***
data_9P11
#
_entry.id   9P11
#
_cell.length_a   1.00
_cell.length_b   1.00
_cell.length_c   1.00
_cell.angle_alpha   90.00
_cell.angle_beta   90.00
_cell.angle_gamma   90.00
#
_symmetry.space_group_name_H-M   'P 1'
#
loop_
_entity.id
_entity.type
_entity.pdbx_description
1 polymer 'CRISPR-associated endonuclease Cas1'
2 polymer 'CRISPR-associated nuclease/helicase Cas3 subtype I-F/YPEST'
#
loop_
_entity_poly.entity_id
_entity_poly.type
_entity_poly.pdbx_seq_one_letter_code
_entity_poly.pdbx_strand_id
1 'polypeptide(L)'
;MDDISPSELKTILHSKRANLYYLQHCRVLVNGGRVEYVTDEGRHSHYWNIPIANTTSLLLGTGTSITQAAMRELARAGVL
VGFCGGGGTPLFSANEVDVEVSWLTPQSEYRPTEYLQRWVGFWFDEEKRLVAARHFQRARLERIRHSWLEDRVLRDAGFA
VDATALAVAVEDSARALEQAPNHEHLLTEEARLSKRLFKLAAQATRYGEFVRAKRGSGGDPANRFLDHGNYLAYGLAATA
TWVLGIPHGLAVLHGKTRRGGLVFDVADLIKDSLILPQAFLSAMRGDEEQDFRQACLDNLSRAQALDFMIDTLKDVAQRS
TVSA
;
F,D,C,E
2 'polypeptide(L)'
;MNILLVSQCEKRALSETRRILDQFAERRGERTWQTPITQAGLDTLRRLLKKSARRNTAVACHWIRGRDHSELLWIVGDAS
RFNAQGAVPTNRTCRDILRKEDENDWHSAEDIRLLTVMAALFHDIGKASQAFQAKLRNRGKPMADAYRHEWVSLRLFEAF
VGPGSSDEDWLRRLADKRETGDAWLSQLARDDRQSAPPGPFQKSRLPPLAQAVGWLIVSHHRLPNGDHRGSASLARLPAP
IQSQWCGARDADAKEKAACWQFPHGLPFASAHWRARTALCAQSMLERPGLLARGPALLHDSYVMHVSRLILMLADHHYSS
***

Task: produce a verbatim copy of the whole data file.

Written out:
data_9P11
#
_entry.id   9P11
#
_cell.length_a   1.00
_cell.length_b   1.00
_cell.length_c   1.00
_cell.angle_alpha   90.00
_cell.angle_beta   90.00
_cell.angle_gamma   90.00
#
_symmetry.space_group_name_H-M   'P 1'
#
loop_
_entity.id
_entity.type
_entity.pdbx_description
1 polymer 'CRISPR-associated endonuclease Cas1'
2 polymer 'CRISPR-associated nuclease/helicase Cas3 subtype I-F/YPEST'
#
loop_
_entity_poly.entity_id
_entity_poly.type
_entity_poly.pdbx_seq_one_letter_code
_entity_poly.pdbx_strand_id
1 'polypeptide(L)'
;MDDISPSELKTILHSKRANLYYLQHCRVLVNGGRVEYVTDEGRHSHYWNIPIANTTSLLLGTGTSITQAAMRELARAGVL
VGFCGGGGTPLFSANEVDVEVSWLTPQSEYRPTEYLQRWVGFWFDEEKRLVAARHFQRARLERIRHSWLEDRVLRDAGFA
VDATALAVAVEDSARALEQAPNHEHLLTEEARLSKRLFKLAAQATRYGEFVRAKRGSGGDPANRFLDHGNYLAYGLAATA
TWVLGIPHGLAVLHGKTRRGGLVFDVADLIKDSLILPQAFLSAMRGDEEQDFRQACLDNLSRAQALDFMIDTLKDVAQRS
TVSA
;
F,D,C,E
2 'polypeptide(L)'
;MNILLVSQCEKRALSETRRILDQFAERRGERTWQTPITQAGLDTLRRLLKKSARRNTAVACHWIRGRDHSELLWIVGDAS
RFNAQGAVPTNRTCRDILRKEDENDWHSAEDIRLLTVMAALFHDIGKASQAFQAKLRNRGKPMADAYRHEWVSLRLFEAF
VGPGSSDEDWLRRLADKRETGDAWLSQLARDDRQSAPPGPFQKSRLPPLAQAVGWLIVSHHRLPNGDHRGSASLARLPAP
IQSQWCGARDADAKEKAACWQFPHGLPFASAHWRARTALCAQSMLERPGLLARGPALLHDSYVMHVSRLILMLADHHYSS